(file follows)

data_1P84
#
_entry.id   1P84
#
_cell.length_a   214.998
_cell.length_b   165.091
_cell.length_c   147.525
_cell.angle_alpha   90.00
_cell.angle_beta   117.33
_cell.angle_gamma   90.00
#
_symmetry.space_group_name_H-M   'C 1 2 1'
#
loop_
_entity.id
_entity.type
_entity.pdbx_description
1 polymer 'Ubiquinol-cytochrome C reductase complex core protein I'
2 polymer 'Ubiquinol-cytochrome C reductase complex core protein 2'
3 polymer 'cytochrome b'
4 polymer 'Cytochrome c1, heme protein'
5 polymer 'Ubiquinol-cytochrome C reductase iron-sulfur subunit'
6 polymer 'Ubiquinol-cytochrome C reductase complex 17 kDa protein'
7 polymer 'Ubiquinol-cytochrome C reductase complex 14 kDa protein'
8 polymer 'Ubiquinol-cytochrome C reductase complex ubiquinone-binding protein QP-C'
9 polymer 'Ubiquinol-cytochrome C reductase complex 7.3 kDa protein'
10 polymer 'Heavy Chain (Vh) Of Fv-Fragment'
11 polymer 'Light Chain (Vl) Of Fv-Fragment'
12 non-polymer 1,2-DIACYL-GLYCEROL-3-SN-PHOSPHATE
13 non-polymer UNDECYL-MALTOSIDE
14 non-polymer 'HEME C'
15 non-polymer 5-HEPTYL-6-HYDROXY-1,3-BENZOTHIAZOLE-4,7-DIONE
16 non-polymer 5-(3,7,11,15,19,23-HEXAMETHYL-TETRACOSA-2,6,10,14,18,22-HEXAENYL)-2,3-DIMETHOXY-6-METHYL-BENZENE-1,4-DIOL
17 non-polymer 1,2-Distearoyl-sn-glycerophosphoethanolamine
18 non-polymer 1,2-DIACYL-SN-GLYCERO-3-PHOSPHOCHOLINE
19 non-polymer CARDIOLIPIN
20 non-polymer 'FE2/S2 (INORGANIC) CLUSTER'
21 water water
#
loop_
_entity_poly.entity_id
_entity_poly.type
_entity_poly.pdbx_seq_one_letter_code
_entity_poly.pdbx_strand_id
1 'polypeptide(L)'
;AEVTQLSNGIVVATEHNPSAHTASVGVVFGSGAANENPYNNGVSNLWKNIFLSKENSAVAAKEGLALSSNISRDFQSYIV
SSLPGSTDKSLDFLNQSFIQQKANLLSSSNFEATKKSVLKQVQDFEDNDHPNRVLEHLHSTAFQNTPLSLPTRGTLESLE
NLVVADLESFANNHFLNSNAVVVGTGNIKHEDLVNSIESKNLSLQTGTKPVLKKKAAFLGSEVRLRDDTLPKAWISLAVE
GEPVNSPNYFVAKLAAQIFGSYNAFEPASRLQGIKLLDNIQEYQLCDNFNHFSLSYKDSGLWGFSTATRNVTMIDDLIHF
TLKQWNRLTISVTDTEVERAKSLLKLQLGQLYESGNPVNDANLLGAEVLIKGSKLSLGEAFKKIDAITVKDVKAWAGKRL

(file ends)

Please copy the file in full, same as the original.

data_1P84
#
_entry.id   1P84
#
_cell.length_a   214.998
_cell.length_b   165.091
_cell.length_c   147.525
_cell.angle_alpha   90.00
_cell.angle_beta   117.33
_cell.angle_gamma   90.00
#
_symmetry.space_group_name_H-M   'C 1 2 1'
#
loop_
_entity.id
_entity.type
_entity.pdbx_description
1 polymer 'Ubiquinol-cytochrome C reductase complex core protein I'
2 polymer 'Ubiquinol-cytochrome C reductase complex core protein 2'
3 polymer 'cytochrome b'
4 polymer 'Cytochrome c1, heme protein'
5 polymer 'Ubiquinol-cytochrome C reductase iron-sulfur subunit'
6 polymer 'Ubiquinol-cytochrome C reductase complex 17 kDa protein'
7 polymer 'Ubiquinol-cytochrome C reductase complex 14 kDa protein'
8 polymer 'Ubiquinol-cytochrome C reductase complex ubiquinone-binding protein QP-C'
9 polymer 'Ubiquinol-cytochrome C reductase complex 7.3 kDa protein'
10 polymer 'Heavy Chain (Vh) Of Fv-Fragment'
11 polymer 'Light Chain (Vl) Of Fv-Fragment'
12 non-polymer 1,2-DIACYL-GLYCEROL-3-SN-PHOSPHATE
13 non-polymer UNDECYL-MALTOSIDE
14 non-polymer 'HEME C'
15 non-polymer 5-HEPTYL-6-HYDROXY-1,3-BENZOTHIAZOLE-4,7-DIONE
16 non-polymer 5-(3,7,11,15,19,23-HEXAMETHYL-TETRACOSA-2,6,10,14,18,22-HEXAENYL)-2,3-DIMETHOXY-6-METHYL-BENZENE-1,4-DIOL
17 non-polymer 1,2-Distearoyl-sn-glycerophosphoethanolamine
18 non-polymer 1,2-DIACYL-SN-GLYCERO-3-PHOSPHOCHOLINE
19 non-polymer CARDIOLIPIN
20 non-polymer 'FE2/S2 (INORGANIC) CLUSTER'
21 water water
#
loop_
_entity_poly.entity_id
_entity_poly.type
_entity_poly.pdbx_seq_one_letter_code
_entity_poly.pdbx_strand_id
1 'polypeptide(L)'
;AEVTQLSNGIVVATEHNPSAHTASVGVVFGSGAANENPYNNGVSNLWKNIFLSKENSAVAAKEGLALSSNISRDFQSYIV
SSLPGSTDKSLDFLNQSFIQQKANLLSSSNFEATKKSVLKQVQDFEDNDHPNRVLEHLHSTAFQNTPLSLPTRGTLESLE
NLVVADLESFANNHFLNSNAVVVGTGNIKHEDLVNSIESKNLSLQTGTKPVLKKKAAFLGSEVRLRDDTLPKAWISLAVE
GEPVNSPNYFVAKLAAQIFGSYNAFEPASRLQGIKLLDNIQEYQLCDNFNHFSLSYKDSGLWGFSTATRNVTMIDDLIHF
TLKQWNRLTISVTDTEVERAKSLLKLQLGQLYESGNPVNDANLLGAEVLIKGSKLSLGEAFKKIDAITVKDVKAWAGKRL